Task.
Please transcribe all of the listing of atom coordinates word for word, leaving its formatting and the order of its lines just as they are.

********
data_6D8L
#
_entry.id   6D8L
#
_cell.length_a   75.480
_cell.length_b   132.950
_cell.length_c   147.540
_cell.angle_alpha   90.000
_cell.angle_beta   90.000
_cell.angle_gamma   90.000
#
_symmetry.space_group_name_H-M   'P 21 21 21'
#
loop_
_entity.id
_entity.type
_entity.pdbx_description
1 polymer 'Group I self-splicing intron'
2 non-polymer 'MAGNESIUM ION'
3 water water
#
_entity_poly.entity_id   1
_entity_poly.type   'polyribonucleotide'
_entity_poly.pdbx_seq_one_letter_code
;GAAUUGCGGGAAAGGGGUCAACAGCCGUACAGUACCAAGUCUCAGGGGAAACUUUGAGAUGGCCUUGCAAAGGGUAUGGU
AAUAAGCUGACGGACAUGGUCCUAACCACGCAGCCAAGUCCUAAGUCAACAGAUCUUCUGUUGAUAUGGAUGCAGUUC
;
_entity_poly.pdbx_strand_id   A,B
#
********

data_6D8L
#
_entry.id   6D8L
#
_cell.length_a   75.480
_cell.length_b   132.950
_cell.length_c   147.540
_cell.angle_alpha   90.000
_cell.angle_beta   90.000
_cell.angle_gamma   90.000
#
_symmetry.space_group_name_H-M   'P 21 21 21'
#
loop_
_entity.id
_entity.type
_entity.pdbx_description
1 polymer 'Group I self-splicing intron'
2 non-polymer 'MAGNESIUM ION'
3 water water
#
_entity_poly.entity_id   1
_entity_poly.type   'polyribonucleotide'
_entity_poly.pdbx_seq_one_letter_code
;GAAUUGCGGGAAAGGGGUCAACAGCCGUACAGUACCAAGUCUCAGGGGAAACUUUGAGAUGGCCUUGCAAAGGGUAUGGU
AAUAAGCUGACGGACAUGGUCCUAACCACGCAGCCAAGUCCUAAGUCAACAGAUCUUCUGUUGAUAUGGAUGCAGUUC
;
_entity_poly.pdbx_strand_id   A,B
#